Reports: Government to pull forward ban on sales of new petrol and diesel cars to 2030

Speculation mounting government will pull forward date following assurances a rapid shift to plug in vehicles would not overwhelm the UK electricity grid

The UK government is set to bring forward its ban on new petrol and diesel vehicles from 2040 to 2030, according to this morning’s Guardian, which reports that Boris Johnson is expected to make an announcement on the move in the coming weeks.

The government had hoped to announce the plans this week but delayed the move to focus on tackling rising Covid cases, the paper reported, citing sources from within the energy and transport industries.

A 2030 deadline would put the UK ahead of France, which plans to adopt a 2040 deadline, and in line with Germany, Ireland, and the Netherlands, which have opted for an earlier date for the phasing out of conventional cars and vans.

The government earlier this year held a consultation on plans to pull the ban forward to 2035 or earlier. But Ministers are understood to have settled on the more ambitious 2030 goal after being assured that the UK’s infrastructure will be able to cope.

In August 2020, the government’s official advisory body the Committee on Climate Change said the ban should be brought forwards to “at least 2032”, while a growing number of corporates, including oil majors BP and Shell, have signalled they would support a 2030 date. 

Graeme Cooper, the director in charge of National Grid’s electric vehicle project, told the Guardian that fears over the electricity grid’s capacity to cope had been overstated and that it was “confident that a faster transition is possible.” National Grid has estimated that electrifying all road transport – excluding heavy goods vehicles – would require less than a third more power than Great Britain’s current demand of around 3000 terawatt hours, “which the grid could easily cope with,” Cooper told the Guardian.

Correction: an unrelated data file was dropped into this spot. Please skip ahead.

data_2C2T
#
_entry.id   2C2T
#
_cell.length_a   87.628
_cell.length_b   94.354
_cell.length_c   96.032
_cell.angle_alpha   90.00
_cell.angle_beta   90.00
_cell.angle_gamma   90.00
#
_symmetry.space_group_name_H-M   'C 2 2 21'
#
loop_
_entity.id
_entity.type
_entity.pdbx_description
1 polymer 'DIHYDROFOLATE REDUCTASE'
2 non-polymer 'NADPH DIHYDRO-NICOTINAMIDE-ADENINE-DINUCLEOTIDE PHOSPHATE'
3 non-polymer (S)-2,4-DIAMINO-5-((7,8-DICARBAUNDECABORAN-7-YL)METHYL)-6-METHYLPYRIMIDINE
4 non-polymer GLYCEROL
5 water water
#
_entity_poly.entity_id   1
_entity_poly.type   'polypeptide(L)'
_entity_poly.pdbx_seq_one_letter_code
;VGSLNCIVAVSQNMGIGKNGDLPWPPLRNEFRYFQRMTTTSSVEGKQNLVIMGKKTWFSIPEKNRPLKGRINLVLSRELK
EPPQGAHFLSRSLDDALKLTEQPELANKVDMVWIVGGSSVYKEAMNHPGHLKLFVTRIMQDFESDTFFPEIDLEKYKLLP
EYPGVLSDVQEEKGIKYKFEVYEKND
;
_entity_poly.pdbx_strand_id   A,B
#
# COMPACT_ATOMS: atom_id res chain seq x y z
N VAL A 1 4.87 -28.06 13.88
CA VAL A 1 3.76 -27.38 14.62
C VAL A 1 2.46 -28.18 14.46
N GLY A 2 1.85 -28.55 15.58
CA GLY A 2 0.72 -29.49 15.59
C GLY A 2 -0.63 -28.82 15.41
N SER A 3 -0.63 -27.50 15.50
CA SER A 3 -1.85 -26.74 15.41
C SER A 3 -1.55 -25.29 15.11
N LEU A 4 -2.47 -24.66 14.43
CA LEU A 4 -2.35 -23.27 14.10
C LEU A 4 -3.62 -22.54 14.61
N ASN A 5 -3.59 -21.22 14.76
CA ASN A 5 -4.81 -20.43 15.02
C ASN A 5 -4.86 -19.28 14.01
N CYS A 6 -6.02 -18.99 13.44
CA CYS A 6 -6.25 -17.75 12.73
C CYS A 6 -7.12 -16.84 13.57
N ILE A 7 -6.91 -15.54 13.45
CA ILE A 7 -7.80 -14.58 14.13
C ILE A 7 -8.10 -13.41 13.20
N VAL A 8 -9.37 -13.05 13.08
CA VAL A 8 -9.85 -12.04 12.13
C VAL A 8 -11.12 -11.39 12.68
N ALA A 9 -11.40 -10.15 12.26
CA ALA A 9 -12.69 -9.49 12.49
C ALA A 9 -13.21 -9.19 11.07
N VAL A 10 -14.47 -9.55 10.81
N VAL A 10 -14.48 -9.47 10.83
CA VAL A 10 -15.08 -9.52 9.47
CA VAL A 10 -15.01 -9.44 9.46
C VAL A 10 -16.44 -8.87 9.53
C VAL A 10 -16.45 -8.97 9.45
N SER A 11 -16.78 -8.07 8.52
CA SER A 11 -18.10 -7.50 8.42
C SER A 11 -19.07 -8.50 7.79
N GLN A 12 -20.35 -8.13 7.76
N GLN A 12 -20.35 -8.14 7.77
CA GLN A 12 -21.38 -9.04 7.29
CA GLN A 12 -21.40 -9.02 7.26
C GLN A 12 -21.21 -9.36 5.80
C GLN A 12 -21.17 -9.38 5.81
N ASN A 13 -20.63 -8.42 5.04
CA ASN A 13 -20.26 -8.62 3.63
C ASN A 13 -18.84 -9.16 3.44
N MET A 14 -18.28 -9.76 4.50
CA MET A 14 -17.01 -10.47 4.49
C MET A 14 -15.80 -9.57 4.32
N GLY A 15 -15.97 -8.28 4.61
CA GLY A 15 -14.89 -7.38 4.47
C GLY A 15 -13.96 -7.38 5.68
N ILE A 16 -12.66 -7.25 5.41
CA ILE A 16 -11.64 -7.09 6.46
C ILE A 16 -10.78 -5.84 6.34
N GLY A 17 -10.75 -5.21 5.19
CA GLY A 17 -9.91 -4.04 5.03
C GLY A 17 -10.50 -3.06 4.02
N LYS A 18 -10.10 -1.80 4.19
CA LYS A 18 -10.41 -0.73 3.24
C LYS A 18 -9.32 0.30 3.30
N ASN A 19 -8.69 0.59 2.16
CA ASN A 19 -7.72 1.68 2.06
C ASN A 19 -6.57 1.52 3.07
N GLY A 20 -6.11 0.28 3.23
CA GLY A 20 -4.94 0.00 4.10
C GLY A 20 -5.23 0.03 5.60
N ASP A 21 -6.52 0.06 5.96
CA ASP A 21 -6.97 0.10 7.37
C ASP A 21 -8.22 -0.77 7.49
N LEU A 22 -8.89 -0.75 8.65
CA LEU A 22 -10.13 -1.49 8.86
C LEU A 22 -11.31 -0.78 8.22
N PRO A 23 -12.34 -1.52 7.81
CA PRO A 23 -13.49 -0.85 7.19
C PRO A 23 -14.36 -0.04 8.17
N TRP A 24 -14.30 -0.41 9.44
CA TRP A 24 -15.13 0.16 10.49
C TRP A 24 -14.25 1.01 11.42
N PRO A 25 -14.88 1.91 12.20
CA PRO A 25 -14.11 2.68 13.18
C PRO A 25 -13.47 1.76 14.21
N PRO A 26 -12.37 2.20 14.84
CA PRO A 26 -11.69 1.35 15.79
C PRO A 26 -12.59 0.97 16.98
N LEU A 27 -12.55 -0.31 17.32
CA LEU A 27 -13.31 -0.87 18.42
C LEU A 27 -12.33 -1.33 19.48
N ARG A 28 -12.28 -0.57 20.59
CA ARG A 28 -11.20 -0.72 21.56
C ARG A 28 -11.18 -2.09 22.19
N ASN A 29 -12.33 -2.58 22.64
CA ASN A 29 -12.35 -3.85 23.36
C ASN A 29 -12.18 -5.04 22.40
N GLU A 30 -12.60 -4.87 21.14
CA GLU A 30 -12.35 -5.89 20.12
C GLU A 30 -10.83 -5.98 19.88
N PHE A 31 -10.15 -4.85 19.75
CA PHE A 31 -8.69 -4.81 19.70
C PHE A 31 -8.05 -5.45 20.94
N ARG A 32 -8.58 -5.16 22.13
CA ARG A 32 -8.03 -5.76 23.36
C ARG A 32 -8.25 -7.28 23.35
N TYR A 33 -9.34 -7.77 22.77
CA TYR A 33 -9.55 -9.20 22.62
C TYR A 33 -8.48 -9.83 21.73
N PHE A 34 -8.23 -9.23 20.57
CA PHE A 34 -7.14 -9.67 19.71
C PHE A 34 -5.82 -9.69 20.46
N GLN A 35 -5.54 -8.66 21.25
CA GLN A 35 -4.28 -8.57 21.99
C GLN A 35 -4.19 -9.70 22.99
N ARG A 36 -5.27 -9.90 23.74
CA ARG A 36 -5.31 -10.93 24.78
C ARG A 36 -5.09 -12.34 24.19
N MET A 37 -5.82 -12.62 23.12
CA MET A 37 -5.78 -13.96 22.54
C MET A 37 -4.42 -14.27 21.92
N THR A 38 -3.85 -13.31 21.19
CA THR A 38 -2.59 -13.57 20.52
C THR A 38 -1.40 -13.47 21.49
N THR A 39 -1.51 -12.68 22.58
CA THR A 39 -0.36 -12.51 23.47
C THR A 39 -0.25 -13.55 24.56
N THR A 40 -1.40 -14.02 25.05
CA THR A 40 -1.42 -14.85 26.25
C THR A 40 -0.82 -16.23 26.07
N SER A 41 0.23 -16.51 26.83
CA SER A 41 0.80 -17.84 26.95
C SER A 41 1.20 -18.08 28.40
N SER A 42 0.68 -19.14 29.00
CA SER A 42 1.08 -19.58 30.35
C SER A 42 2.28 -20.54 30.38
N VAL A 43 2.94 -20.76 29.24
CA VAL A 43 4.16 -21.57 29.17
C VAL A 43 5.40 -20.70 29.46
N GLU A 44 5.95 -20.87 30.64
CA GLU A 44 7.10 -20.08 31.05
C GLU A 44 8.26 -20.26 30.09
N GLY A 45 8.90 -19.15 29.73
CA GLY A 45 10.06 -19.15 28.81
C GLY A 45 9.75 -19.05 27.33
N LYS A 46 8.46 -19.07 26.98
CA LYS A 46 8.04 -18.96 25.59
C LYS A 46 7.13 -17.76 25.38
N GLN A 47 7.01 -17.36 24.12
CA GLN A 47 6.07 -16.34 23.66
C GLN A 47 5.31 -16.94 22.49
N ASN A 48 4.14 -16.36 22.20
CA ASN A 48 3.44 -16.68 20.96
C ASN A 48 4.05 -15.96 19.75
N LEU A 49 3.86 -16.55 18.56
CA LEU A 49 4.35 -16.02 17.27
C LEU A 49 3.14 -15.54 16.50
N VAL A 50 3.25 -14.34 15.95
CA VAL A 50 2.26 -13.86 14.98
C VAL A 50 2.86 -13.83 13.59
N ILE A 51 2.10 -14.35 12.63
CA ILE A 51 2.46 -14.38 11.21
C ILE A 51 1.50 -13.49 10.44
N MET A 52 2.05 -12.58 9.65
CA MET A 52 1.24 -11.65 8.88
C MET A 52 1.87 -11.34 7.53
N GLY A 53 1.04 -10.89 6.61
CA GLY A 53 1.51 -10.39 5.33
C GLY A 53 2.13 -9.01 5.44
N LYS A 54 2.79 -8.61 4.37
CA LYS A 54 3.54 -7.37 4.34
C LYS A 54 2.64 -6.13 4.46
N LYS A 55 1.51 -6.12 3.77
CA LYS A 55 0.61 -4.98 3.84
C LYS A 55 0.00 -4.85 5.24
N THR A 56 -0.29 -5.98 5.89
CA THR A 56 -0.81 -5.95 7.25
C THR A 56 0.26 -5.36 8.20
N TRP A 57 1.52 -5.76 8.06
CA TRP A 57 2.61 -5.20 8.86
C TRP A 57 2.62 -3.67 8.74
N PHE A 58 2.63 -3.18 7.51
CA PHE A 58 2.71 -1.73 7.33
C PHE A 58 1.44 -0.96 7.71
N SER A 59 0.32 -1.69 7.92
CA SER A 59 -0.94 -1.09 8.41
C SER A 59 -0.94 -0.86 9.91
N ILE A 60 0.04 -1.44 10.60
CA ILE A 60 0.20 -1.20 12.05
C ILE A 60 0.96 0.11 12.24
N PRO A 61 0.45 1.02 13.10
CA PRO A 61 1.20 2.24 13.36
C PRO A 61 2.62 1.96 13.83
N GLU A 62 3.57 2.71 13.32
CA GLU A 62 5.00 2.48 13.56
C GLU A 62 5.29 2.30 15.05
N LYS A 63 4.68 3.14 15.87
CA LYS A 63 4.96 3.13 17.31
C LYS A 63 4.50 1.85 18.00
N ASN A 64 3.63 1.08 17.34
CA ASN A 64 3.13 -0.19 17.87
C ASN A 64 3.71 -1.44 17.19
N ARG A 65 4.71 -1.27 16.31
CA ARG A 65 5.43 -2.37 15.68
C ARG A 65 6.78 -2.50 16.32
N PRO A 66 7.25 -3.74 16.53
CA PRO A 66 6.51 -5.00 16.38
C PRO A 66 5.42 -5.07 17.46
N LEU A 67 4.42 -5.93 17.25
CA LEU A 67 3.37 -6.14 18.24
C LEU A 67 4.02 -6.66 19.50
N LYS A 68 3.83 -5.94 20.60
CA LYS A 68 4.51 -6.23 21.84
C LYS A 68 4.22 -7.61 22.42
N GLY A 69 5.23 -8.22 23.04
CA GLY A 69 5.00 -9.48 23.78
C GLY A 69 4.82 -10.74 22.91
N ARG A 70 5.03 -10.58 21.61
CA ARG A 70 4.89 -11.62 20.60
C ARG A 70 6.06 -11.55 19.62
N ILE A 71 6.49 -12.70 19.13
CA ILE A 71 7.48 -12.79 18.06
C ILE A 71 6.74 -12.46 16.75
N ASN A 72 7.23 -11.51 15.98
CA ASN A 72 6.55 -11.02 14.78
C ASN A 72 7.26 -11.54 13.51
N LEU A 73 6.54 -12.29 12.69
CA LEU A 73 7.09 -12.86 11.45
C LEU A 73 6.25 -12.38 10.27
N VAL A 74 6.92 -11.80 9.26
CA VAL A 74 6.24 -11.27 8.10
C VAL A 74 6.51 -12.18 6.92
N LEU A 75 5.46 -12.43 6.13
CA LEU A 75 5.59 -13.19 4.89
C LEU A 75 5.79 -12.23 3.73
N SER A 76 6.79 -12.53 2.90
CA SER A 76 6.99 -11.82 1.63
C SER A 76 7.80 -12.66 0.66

“However, some targeted investment will be needed to ensure there are appropriate places where drivers can access sufficient high power charging away from home,” he added.

The reports follow a volley of calls for the government to move the date to 2030. Last week, Greenpeace and Green Alliance published a report concluding that any later date could result in the UK missing its target to deliver net zero emissions by 2050. The report called the phasing out of polluting vehicles by 2030 “the single most important measure” the government could take to ensure it remains on track to meets its own net zero goal.

Labour also reiterated its pre-election call for a 2030 ban, with the party’s climate change spokesperson Matthew Pennycook saying it was an “ambitious but achievable date” which would “give a new lease of life to uk car industry, while combating climate breakdonwn and cleaning up the air that dangerously pollutes so many of our towns and cities.”

Earlier in the same week, oil giant BP urged the government to accelerate the ban to 2030. EV charging infrastructure has been among the focal points of BP’s development as the firm seeks to diversify away from oil and gas: it operates one of the larget charging networks in the country, Polar, and also manufacturers its own EV chargers under the BP Chargemaster brand. BP’s biggest rival, Shell, has also called a 2030 ban “the right policy”.

The anticipated new date for ending the sale of polluting cars and vans would form one of the centrepieces of an autumn that is expected to see a raft of new climate policy measures.

Energy Minister Kwasi Kwarteng confirmed last week the government’s long-awaited energy white paper, which will underpin its legally binding target to reach net zero emissions by 2050, will be published this autumn. Meanwhile, reports have suggested Number10 is keen to launch a major new support package for the UK’s nascent hydrogen industry.

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